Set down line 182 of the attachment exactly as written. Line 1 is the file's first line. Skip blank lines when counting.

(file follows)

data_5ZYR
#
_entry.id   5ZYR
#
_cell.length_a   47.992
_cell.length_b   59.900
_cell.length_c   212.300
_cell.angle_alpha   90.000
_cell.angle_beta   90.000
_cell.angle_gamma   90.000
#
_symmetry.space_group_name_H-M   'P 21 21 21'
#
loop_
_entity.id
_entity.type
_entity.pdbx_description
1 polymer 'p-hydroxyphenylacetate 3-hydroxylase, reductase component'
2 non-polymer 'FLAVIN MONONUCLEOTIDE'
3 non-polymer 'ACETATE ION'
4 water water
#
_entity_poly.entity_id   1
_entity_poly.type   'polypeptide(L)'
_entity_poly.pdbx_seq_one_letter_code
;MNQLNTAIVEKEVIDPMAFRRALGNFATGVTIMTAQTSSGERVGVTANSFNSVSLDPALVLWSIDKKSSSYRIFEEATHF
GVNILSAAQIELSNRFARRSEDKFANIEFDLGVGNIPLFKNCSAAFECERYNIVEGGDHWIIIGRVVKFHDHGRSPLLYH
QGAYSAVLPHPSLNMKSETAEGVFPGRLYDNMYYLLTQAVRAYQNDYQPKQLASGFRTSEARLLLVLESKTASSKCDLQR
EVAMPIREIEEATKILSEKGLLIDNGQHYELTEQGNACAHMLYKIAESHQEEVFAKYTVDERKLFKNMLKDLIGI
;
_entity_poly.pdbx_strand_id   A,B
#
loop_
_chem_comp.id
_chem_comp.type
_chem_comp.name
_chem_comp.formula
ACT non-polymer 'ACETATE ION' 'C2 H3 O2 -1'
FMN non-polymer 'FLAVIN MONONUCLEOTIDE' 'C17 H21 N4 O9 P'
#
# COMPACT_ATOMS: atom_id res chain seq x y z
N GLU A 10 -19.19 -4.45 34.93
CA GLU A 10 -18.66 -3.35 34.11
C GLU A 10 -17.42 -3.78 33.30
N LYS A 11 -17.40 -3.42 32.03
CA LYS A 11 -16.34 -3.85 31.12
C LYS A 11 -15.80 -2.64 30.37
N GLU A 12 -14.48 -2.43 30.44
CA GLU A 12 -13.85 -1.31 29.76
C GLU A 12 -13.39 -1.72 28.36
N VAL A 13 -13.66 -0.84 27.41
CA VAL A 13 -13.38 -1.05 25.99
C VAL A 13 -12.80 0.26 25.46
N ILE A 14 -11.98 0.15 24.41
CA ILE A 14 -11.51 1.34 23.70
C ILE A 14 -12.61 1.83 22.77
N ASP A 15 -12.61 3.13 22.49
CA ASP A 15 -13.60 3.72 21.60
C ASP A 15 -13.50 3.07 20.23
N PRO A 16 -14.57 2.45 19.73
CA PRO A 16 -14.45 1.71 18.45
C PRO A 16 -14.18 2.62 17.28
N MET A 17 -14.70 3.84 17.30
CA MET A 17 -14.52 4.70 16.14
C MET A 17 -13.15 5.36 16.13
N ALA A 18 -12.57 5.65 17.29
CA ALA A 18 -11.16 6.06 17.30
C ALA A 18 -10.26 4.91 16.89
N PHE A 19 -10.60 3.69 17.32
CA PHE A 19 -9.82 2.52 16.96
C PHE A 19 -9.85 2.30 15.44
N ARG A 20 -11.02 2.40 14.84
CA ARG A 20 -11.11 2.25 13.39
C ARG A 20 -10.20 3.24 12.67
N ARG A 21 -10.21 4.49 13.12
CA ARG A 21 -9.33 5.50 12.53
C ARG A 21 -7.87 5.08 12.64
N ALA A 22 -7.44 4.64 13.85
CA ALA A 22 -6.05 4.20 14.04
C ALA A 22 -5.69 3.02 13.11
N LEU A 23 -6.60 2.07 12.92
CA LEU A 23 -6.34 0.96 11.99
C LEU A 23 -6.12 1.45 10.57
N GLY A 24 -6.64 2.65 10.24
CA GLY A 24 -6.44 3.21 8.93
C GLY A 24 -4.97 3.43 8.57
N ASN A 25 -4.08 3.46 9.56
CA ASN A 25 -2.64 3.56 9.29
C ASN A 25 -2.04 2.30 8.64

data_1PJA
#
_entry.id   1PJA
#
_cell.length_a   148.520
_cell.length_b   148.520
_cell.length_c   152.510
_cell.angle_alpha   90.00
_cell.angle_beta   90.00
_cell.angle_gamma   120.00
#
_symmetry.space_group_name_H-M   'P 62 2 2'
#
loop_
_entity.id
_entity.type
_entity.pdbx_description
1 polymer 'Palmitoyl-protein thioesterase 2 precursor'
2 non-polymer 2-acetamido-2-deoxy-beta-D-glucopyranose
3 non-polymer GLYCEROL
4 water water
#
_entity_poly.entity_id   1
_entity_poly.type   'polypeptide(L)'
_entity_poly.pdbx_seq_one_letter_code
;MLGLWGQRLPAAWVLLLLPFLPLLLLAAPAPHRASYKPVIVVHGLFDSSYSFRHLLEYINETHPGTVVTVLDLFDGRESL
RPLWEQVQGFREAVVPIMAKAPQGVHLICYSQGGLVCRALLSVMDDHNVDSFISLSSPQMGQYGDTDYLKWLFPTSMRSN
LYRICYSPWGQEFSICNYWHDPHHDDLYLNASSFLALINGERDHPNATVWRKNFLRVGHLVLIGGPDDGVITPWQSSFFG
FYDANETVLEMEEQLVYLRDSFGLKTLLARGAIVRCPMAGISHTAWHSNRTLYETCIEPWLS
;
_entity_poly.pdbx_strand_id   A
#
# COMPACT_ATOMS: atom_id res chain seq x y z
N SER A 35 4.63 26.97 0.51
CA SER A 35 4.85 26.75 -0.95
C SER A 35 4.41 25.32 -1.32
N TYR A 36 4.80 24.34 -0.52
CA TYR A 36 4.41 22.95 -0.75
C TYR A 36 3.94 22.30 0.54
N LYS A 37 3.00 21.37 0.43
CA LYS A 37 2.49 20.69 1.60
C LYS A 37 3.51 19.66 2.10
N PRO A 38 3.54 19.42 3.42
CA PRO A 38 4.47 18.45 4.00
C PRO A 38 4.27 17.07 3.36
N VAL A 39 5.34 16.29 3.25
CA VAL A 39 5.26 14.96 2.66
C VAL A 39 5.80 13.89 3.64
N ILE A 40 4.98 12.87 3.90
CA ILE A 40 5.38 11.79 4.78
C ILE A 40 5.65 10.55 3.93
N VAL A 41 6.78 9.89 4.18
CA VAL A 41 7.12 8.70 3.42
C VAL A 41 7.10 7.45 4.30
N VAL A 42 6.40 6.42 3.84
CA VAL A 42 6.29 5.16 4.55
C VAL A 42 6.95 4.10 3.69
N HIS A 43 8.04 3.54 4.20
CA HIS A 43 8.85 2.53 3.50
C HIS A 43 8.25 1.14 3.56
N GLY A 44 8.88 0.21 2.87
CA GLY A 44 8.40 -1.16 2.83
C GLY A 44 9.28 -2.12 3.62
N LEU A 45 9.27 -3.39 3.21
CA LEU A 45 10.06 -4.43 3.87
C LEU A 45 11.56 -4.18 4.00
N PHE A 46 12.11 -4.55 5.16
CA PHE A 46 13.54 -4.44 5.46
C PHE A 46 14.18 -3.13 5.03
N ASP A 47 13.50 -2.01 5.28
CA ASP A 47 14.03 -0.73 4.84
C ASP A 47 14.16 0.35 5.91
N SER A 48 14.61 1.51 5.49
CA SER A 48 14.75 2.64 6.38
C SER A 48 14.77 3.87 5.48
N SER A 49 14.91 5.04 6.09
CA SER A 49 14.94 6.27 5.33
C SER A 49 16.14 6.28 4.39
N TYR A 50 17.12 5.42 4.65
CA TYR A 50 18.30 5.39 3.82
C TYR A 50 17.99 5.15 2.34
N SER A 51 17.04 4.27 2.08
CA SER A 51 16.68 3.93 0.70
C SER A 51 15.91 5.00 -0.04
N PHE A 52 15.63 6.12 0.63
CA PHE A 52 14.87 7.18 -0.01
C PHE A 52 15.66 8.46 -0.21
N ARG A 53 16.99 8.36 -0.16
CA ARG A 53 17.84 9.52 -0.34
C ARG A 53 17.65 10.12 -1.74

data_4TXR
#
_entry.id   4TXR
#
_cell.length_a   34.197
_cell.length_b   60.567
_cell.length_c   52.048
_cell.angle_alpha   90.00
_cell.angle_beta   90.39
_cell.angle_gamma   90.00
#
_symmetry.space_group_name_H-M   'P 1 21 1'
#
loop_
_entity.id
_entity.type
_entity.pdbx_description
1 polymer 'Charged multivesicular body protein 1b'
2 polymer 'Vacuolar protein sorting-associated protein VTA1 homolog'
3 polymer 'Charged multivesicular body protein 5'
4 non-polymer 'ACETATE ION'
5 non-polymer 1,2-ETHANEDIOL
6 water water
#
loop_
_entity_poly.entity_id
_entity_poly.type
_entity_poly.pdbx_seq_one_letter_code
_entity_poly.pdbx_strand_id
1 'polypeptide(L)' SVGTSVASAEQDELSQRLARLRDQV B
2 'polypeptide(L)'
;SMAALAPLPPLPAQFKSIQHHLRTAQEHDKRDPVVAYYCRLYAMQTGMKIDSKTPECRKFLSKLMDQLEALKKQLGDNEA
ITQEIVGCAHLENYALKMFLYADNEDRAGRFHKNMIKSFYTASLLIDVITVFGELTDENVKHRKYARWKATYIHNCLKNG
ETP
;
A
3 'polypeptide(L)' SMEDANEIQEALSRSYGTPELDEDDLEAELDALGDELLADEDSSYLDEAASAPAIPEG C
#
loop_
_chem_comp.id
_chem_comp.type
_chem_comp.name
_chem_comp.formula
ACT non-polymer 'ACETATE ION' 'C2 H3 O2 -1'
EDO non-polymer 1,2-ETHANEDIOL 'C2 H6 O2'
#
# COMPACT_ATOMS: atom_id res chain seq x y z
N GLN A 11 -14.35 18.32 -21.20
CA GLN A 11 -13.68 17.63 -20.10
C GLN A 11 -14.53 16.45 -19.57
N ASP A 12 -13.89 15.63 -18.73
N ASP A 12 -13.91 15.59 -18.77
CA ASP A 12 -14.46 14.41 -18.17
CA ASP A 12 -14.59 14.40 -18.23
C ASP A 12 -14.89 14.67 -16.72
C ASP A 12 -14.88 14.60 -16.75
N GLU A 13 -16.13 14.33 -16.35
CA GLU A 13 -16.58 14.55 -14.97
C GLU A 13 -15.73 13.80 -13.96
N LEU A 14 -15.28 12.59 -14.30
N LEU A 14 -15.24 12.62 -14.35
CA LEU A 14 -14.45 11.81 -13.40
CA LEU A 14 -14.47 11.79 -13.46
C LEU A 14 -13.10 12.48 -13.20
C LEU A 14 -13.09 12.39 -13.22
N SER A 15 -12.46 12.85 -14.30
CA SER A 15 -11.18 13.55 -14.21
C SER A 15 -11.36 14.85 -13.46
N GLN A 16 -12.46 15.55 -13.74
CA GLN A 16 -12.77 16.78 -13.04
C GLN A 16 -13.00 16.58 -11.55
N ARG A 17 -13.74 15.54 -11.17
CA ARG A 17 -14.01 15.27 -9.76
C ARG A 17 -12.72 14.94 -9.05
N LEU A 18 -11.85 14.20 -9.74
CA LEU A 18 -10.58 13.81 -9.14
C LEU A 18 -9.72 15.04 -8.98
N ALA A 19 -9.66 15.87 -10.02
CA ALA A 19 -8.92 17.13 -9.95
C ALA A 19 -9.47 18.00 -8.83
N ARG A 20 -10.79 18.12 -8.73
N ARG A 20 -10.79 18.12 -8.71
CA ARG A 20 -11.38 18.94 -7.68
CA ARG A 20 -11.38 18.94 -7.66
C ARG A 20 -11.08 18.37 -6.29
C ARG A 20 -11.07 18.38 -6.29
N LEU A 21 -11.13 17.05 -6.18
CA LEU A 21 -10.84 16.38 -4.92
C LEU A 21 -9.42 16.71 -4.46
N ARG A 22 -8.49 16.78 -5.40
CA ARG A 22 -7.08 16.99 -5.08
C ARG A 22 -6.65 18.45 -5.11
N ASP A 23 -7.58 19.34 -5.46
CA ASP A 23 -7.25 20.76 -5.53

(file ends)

_entry.id   4TXR